Review: IDLES – A Beautiful Thing: IDLES Live at Le Bataclan
National Music Reviews
A Beautiful Thing: IDLES Live at Le Bataclan
IDLES = Metz + Protomartyr + Future of the Left
British quintet IDLES have had an almost meteoric rise in the last two years—when I saw them live for the first time, it was in a small room in the back of a Seattle bar. Now they’ll be opening for Pearl Jam on their upcoming European run. Presumably, you’ll have to wait like me until the band is touring off of their third yet-to-be-announced LP to have the opportunity to see them perform again. Fortunately, A Beautiful Thing is here to hold us over until you can get into the pit for yourself.
In a calm before the storm, opener “Colossus” erupts from a slow, trudging track into a sonic frenzy. Frontman Joe Talbot emphasizes the themes of love, respect and care that have been a cornerstone of IDLES’ manifesto, a manifesto that, as illustrated by the audibly immense and synchronous responses from the audience at Le Bataclan (a venue just four-years removed from a horrific terrorist attack), has brought people together and gotten them behind IDLES as a group promoting sincerity and lightness. With the vigor with which IDLES rail against misogyny, toxic masculinity and xenophobia while preaching for mental well-being and inclusiveness, it’s no real surprise when members of the crowd are encouraged to come on stage and joyously sing through verses of songs as they do on “Exeter.”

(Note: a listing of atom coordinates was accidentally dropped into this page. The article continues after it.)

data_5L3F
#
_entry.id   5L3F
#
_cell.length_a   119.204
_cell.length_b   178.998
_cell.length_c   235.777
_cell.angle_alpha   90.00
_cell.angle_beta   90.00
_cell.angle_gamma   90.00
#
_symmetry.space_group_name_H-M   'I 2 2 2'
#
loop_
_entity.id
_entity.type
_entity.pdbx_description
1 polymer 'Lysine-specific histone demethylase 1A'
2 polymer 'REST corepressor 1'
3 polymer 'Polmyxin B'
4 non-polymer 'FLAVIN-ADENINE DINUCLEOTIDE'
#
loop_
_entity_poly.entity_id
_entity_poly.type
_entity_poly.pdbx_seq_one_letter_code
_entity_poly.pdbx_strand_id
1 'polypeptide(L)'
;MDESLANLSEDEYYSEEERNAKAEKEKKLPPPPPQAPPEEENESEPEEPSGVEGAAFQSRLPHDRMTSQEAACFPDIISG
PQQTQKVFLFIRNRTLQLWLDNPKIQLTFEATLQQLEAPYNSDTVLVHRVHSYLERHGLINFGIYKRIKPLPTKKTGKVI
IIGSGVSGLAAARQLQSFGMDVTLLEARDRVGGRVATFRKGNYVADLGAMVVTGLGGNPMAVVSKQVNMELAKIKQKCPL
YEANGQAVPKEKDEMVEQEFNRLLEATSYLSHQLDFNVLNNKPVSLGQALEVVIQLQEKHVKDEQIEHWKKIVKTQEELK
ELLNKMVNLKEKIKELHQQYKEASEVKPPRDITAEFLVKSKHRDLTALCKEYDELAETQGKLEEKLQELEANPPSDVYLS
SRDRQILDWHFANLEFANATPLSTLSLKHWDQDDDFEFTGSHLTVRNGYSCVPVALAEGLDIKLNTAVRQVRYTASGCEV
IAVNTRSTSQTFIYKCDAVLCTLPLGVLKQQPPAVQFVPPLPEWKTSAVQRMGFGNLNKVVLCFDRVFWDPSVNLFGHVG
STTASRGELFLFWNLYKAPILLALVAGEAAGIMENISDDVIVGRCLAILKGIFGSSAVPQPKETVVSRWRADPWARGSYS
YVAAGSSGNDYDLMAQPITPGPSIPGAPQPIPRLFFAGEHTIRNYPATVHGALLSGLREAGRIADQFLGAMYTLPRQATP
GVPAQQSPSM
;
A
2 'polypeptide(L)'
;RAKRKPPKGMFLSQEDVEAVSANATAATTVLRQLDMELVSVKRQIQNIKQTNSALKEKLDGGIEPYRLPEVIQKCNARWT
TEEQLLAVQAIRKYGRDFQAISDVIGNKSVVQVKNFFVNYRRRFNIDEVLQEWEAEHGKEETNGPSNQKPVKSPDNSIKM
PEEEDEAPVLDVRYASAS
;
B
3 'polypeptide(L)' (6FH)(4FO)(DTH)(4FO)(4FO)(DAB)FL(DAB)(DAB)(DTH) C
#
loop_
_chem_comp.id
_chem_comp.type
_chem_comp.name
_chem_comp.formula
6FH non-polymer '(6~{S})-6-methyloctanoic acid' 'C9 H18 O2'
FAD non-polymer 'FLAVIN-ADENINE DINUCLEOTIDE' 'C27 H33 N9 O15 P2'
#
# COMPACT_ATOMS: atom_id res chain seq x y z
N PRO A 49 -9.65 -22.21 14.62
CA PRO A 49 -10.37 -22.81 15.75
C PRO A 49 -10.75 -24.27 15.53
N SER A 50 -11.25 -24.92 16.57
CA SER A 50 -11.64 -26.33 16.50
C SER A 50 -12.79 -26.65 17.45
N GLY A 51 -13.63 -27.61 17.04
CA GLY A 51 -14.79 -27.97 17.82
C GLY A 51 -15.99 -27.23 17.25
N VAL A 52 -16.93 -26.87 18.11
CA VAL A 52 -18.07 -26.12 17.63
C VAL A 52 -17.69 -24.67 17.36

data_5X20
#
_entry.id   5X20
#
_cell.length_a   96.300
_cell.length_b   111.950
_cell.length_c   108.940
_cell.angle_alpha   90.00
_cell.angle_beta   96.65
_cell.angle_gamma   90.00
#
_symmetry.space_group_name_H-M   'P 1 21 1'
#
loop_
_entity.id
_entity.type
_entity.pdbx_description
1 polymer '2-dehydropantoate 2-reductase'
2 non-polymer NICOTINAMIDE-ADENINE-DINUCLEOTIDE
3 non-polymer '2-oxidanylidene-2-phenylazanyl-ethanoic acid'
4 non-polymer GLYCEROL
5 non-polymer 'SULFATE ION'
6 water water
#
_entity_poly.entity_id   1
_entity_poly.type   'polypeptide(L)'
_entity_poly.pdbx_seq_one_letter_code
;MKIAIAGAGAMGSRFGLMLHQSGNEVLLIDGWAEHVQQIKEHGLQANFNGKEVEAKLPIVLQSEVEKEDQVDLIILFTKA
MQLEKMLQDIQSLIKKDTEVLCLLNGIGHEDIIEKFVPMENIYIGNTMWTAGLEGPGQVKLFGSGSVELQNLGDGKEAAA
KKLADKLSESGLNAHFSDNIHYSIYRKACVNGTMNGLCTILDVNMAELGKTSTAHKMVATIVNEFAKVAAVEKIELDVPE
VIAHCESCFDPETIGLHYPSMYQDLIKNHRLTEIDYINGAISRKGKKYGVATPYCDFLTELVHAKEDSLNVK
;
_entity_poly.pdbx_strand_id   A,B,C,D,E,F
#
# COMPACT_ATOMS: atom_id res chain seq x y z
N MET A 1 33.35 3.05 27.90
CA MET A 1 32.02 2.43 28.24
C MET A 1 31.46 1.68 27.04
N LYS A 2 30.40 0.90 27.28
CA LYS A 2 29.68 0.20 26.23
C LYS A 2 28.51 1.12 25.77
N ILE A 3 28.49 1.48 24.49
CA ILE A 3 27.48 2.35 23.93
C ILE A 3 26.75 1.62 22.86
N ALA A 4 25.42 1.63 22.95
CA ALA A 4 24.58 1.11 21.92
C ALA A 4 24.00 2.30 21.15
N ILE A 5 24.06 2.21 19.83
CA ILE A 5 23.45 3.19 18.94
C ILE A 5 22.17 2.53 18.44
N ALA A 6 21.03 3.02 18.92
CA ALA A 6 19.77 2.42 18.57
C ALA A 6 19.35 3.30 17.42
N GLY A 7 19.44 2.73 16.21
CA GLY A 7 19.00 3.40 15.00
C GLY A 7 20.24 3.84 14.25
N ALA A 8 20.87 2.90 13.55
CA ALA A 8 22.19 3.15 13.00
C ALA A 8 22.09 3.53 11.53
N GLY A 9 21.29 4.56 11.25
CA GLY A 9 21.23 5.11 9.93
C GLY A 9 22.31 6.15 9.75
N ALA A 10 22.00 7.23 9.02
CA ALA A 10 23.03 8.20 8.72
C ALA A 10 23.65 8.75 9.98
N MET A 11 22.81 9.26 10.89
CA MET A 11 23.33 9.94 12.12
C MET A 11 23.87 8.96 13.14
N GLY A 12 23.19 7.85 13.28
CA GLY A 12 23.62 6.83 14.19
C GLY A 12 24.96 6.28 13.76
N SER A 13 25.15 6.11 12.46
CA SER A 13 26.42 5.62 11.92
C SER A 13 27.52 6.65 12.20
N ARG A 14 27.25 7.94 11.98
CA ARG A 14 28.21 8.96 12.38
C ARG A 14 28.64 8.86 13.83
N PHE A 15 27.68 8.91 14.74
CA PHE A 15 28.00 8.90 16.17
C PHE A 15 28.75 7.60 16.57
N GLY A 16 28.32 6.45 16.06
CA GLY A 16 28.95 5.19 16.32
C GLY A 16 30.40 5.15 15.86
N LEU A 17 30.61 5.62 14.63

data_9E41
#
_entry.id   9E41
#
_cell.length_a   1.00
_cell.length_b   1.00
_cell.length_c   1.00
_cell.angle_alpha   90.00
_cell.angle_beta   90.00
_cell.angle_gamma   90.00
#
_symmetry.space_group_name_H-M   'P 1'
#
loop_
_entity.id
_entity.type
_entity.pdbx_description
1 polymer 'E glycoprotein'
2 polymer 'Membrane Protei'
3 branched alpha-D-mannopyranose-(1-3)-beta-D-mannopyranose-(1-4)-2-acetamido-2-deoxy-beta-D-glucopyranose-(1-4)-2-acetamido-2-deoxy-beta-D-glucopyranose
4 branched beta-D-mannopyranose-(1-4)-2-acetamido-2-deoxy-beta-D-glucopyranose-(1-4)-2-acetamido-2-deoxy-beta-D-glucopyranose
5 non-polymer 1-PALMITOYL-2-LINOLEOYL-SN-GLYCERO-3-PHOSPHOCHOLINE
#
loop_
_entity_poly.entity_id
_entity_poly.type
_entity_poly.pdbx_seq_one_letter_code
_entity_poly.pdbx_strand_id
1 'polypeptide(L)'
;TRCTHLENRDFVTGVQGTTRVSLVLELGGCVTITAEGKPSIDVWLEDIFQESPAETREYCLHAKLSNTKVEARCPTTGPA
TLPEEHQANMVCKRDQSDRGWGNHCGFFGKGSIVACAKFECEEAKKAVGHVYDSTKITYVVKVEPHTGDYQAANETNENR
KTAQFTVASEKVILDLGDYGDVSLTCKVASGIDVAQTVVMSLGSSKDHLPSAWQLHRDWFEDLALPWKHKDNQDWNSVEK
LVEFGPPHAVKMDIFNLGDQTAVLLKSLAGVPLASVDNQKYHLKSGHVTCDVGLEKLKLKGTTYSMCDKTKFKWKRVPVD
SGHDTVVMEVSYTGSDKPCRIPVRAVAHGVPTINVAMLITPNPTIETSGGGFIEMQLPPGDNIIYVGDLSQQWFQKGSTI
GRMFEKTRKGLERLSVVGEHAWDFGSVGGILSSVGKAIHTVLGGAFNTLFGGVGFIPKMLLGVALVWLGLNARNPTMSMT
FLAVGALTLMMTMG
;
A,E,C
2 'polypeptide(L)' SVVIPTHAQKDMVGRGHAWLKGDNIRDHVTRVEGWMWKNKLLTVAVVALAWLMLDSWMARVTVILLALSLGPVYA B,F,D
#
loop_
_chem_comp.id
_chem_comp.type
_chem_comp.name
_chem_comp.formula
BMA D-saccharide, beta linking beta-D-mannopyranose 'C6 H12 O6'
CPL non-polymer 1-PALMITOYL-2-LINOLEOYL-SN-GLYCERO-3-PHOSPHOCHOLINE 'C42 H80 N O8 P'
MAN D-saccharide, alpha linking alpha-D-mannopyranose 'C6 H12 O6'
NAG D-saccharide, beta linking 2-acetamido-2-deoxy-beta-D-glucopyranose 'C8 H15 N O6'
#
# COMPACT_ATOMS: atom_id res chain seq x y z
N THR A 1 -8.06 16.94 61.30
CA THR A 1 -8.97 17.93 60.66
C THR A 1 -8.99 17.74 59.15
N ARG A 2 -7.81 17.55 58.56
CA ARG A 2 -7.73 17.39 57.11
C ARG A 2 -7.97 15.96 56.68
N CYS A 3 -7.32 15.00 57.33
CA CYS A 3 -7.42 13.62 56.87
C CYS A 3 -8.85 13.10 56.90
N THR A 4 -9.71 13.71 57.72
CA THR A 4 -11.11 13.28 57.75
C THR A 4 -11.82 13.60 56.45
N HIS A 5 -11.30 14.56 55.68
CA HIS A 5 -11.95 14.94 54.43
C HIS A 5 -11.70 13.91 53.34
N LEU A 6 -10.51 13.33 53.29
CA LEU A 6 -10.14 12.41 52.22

Talbot proclaims that “this song is an anti-fascist song” before tearing into set-closer, “Rottweiler”—the band makes quick work of the verses and choruses of the song before moving into eight-minutes of a noisy, instrumental rampage. They close with the guttural chant of “long live the open-minded.” During different points of the show, Talbot calls out to the audience in simplistic but appreciated French, saying “thank you,” reiterating some of the groups shorter mottos and extending calls for revolution via the tripartite phrase, “liberté, egalité, fraternité.”
A wonderful bit of extra chaos is added to these renditions of IDLES’ tracks, which cover the majority of the material from both of their studio albums. The music is a bit rougher around the edges, the tightness of IDLES’ brand of dancier, poppier post-punk coming a bit undone under the pressure of impressive, raw energy. “Well Done” picks up enough steam that it begins to feel like the band is doing their best just to keep the train from coming off the tracks. The breakdowns toward the end of songs like “Divide & Conquer,” “Samaritans,” “Television” and “Gram Rock” feel pure, untidy and rapturous.
The 19-song set presented on A Beautiful Thing can serve well as a collection of IDLES’ “greatest hits” so far, as it seems that their first two albums have already produced songs, phrases and melodies that have meant a lot to many and are going to stick with their devoteés while the band ascends to heights that would’ve been thought of as absurd just a couple of years ago. Think what you want about the depth or challenge of IDLES music, but they are simply an undeniable live act. While listening to A Beautiful Thing may not wholly capture the experience of jumping and thrashing around, it does put on display a band that seems to be in total control of their sound with energy and excitement to share. –Evan Welsh